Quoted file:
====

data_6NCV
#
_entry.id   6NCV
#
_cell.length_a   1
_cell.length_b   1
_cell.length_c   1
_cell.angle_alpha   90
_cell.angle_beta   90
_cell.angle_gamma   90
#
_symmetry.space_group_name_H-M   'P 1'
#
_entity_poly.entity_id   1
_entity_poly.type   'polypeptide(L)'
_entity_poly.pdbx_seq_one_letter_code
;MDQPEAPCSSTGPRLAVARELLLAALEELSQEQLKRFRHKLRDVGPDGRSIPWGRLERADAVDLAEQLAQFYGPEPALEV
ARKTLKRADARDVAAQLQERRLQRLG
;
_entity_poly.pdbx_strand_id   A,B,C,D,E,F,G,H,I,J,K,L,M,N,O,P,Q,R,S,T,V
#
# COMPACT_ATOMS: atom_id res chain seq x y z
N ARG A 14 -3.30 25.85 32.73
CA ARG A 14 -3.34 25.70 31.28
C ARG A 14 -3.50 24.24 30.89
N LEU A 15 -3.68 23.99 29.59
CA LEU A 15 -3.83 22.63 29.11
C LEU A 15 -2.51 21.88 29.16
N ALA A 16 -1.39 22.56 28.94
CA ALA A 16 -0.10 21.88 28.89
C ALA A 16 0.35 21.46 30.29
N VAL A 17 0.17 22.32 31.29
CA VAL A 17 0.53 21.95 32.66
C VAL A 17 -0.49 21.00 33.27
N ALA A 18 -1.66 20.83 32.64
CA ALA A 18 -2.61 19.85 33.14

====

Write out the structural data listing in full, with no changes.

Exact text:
data_6NCV
#
_entry.id   6NCV
#
_cell.length_a   1
_cell.length_b   1
_cell.length_c   1
_cell.angle_alpha   90
_cell.angle_beta   90
_cell.angle_gamma   90
#
_symmetry.space_group_name_H-M   'P 1'
#
_entity_poly.entity_id   1
_entity_poly.type   'polypeptide(L)'
_entity_poly.pdbx_seq_one_letter_code
;MDQPEAPCSSTGPRLAVARELLLAALEELSQEQLKRFRHKLRDVGPDGRSIPWGRLERADAVDLAEQLAQFYGPEPALEV
ARKTLKRADARDVAAQLQERRLQRLG
;
_entity_poly.pdbx_strand_id   A,B,C,D,E,F,G,H,I,J,K,L,M,N,O,P,Q,R,S,T,V
#
# COMPACT_ATOMS: atom_id res chain seq x y z
N ARG A 14 -3.30 25.85 32.73
CA ARG A 14 -3.34 25.70 31.28
C ARG A 14 -3.50 24.24 30.89
N LEU A 15 -3.68 23.99 29.59
CA LEU A 15 -3.83 22.63 29.11
C LEU A 15 -2.51 21.88 29.16
N ALA A 16 -1.39 22.56 28.94
CA ALA A 16 -0.10 21.88 28.89
C ALA A 16 0.35 21.46 30.29
N VAL A 17 0.17 22.32 31.29
CA VAL A 17 0.53 21.95 32.66
C VAL A 17 -0.49 21.00 33.27
N ALA A 18 -1.66 20.83 32.64
CA ALA A 18 -2.61 19.85 33.14